ROSE MAKENA MUCHIRI (Kenya) said that, as a regular troop contributor to United Nations peacekeeping missions and host to several UN bodies, Kenya provided a convenient operating base for United Nation personnel in Africa. She, therefore, appreciated and strongly supported initiatives aimed at strengthening the safety and security of UN and associated personnel. She was concerned that, despite the acknowledged importance of the 1994 Convention, it had not received universal acceptance. She urged Member States that had not yet done so to consider becoming parties to the Convention.
Even as work continued towards finalization of the Optional Protocol, it was important not to overlook the immediate need to ensure protection, she said, in supporting such interim measures as including key provisions of the Convention in status-of-forces and status-of-mission agreements. Kenya supported, in principle, the inclusion of the concept of "peacebuilding". However, that concept should be limited to conflict and post-conflict situations. While Kenya was flexible on the applicability of the Optional Protocol concerning delivery of humanitarian assistance in response to natural disasters, the necessity for an "opt-on" or "opt-out" declaration should be carefully considered since it could create an unnecessary bottleneck in the implementation of the Protocol. Also, while it was the primary duty of the host State to protect UN and associated personnel, those personnel were also expected to respect the laws of the host State.
PAUL SEGER (Switzerland) said finalization of an Optional Protocol to the safety convention was completely realistic, and he called for the continuation of negotiations towards that end. He supported the adoption of a text by consensus and as soon as possible. However, Optional Protocol must constitute real progress and ensure the broadest protection possible to United Nations and associated personnel. He expressed the hope that the relationship between humanitarian law and the Convention not be set aside, and in that context, he said his delegation was grateful to Costa Rica for its proposal on the issues.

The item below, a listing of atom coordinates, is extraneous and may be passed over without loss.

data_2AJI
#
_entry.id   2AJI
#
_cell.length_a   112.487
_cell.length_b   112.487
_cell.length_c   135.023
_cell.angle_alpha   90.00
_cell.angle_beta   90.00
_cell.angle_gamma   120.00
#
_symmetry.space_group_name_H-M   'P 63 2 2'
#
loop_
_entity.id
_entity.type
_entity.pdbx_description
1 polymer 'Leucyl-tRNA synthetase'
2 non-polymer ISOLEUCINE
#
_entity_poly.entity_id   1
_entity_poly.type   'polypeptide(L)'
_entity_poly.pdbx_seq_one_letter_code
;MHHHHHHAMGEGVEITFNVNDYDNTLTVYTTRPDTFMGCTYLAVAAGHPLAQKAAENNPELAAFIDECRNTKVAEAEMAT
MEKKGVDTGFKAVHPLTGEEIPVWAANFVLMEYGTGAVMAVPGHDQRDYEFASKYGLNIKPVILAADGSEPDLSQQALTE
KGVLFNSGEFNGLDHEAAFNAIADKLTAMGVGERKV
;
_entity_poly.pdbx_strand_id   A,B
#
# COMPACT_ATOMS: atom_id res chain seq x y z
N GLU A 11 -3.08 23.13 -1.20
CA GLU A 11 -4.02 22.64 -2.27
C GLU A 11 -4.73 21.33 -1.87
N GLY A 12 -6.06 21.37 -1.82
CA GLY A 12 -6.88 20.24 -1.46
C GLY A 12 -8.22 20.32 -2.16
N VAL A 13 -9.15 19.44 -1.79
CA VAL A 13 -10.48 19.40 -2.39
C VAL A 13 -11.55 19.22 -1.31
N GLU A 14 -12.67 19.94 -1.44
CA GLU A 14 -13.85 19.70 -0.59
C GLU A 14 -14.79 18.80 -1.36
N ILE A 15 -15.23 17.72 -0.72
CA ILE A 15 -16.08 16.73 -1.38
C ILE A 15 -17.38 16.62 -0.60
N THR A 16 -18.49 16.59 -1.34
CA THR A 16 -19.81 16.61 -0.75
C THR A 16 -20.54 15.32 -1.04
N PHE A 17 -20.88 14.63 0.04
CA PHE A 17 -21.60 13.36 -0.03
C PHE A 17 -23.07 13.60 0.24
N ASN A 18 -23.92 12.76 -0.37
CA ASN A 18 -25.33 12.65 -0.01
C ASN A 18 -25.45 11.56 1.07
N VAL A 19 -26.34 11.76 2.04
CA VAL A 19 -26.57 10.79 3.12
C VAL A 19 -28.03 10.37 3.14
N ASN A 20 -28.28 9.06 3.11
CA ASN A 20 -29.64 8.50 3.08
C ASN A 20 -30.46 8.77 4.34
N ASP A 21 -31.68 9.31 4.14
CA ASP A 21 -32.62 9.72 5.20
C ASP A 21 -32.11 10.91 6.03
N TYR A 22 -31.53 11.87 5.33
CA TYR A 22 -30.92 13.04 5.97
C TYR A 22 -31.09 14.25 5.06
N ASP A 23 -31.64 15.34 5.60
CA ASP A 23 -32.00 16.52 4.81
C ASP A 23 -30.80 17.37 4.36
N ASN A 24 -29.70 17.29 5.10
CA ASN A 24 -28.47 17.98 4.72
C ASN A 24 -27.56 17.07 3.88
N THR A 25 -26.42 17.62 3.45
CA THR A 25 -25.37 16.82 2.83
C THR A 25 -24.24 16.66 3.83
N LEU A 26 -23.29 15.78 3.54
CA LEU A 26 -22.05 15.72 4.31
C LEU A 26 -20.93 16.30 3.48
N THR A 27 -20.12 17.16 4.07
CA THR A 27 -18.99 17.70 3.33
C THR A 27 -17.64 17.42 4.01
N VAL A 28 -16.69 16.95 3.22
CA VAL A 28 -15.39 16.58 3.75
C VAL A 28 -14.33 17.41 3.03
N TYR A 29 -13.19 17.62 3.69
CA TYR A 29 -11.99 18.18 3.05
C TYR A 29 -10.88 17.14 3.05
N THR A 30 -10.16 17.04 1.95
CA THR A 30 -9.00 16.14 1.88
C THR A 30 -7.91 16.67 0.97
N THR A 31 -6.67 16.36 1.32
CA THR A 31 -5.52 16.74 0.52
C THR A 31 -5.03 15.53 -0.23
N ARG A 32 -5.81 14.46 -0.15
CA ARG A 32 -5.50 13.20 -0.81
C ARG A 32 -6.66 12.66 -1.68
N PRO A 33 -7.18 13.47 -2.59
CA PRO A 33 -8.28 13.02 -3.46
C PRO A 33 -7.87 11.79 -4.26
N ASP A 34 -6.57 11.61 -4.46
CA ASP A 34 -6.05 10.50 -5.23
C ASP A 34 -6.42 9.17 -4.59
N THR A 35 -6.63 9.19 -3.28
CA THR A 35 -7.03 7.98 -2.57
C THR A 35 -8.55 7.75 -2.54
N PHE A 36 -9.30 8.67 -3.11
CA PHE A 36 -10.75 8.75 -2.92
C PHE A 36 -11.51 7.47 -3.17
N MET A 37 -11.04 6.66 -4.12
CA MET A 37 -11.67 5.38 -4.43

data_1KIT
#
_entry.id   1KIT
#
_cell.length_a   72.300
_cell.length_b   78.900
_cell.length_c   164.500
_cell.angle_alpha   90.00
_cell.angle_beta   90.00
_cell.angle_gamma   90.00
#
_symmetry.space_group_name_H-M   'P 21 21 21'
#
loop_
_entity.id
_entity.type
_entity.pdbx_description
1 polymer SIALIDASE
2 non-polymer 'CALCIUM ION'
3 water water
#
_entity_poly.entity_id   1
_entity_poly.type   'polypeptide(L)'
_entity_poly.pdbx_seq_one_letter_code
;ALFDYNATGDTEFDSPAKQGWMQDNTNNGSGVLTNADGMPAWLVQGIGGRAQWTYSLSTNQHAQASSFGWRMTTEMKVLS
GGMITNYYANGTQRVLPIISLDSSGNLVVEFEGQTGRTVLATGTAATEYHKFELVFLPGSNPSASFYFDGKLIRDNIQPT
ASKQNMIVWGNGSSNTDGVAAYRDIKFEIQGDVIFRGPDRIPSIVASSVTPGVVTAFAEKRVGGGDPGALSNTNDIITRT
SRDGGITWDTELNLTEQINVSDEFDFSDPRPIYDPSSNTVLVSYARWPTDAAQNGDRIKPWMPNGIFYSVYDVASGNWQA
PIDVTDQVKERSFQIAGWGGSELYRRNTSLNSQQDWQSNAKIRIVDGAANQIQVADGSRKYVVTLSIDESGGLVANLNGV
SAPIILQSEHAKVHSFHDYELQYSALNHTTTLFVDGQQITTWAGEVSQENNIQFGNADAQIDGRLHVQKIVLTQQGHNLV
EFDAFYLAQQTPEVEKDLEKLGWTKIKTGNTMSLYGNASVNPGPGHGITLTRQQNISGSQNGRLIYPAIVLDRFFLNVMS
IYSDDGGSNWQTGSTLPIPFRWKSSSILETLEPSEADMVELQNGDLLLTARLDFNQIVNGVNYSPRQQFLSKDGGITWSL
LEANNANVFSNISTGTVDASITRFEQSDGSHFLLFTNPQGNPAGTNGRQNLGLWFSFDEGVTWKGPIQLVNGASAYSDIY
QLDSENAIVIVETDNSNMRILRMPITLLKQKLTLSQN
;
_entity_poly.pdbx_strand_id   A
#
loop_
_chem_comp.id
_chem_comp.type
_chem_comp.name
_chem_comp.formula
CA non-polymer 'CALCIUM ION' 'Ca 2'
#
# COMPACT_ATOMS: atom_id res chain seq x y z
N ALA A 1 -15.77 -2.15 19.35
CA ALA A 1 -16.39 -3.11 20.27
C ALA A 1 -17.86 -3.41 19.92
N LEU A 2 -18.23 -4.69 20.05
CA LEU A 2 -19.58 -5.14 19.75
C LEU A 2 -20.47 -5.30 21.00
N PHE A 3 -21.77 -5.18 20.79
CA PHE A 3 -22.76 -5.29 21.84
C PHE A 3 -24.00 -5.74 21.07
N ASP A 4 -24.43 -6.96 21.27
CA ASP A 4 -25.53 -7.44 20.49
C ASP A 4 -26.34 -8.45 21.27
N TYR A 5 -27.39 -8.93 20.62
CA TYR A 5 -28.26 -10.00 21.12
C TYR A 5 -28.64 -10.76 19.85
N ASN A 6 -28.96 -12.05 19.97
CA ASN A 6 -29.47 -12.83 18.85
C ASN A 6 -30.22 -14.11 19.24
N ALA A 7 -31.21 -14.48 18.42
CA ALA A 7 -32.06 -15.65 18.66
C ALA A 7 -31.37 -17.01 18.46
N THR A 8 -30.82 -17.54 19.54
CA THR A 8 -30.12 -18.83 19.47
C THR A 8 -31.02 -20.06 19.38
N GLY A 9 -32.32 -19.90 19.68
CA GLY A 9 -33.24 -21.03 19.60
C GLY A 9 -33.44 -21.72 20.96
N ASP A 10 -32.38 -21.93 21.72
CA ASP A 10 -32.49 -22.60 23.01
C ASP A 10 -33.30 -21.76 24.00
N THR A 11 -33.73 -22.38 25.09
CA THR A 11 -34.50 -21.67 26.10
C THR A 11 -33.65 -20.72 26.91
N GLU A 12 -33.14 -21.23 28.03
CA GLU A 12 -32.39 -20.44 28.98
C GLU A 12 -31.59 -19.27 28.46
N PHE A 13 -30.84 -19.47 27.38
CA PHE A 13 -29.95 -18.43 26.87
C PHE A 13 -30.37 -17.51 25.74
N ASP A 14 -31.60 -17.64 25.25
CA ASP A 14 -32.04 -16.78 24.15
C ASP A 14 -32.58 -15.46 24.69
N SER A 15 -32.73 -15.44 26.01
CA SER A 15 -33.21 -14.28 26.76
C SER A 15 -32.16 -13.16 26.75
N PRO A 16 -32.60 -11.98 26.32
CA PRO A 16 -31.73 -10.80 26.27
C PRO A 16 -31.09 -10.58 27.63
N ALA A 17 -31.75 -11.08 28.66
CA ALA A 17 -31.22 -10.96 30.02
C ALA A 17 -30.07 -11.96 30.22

NYIRINKINDI ROSETTE KATUNGYE (Uganda) said her country aligned itself with the African Group statement, made by the representative of Namibia yesterday. It reflected Uganda's national position. She said Uganda truly hoped that the Ad Hoc Committee could still comply with the need expressed by world leaders at their 2005 summit to finalize negotiations on the Optional Protocol. Like others, she said, her delegation had made several concessions in the hope of speeding up the conclusion of the instrument. She called for the deletion of the brackets in article III of the Chairman's revised text, which referred to article 8 of the 1994 Convention, and requested that the flexibility shown to the Ad Hoc Committee by Uganda be reciprocated.
She said she wished to emphasize points in the African Group statement, including the fact that the United Nations had responsibilities to ensure the safety of its personnel. Attention should be paid by Member States and the Secretary-General to the recommendations of the African Group on meeting the needs of the personnel stationed on their territories and in neighbouring countries. She urged cooperation by Member States for early finalization of the text on Optional Protocol.
YASIR A. ABDELSALAM (Sudan) said he also aligned itself with the African Group statement. Attacks on United Nations personnel were criminal acts to be condemned. He said Sudan had consistently called for the broadening of the scope of the 1994 Convention. The reasons why it had not become universal should be examined, as should the reasons why Member States were not complying with its provisions. He said United Nations personnel should respect the laws of host countries.
ANNA LYUBALINA (Russian Federation) said the pace and spirit in the negotiations on the draft of a protocol suggested that finalization of the Optional Protocol was likely during the current session. Peacebuilding was not a new term; there was no need to further refine or develop the term for the purposes of the Protocol. In the delivery of emergency humanitarian assistance in natural disasters, she said, the main threats arose from such circumstances as looting and raiding. The primary responsibility for control of such situations fell to the host State which must make accommodations to respond. The Costa Rican proposal concerning the Convention and humanitarian law could be interpreted as permitting a legal use of force against United Nations and associated personnel and could create doubt. The Russian Federation was willing to work positively and constructively to achieve a speedy conclusion to the draft of the optional protocol.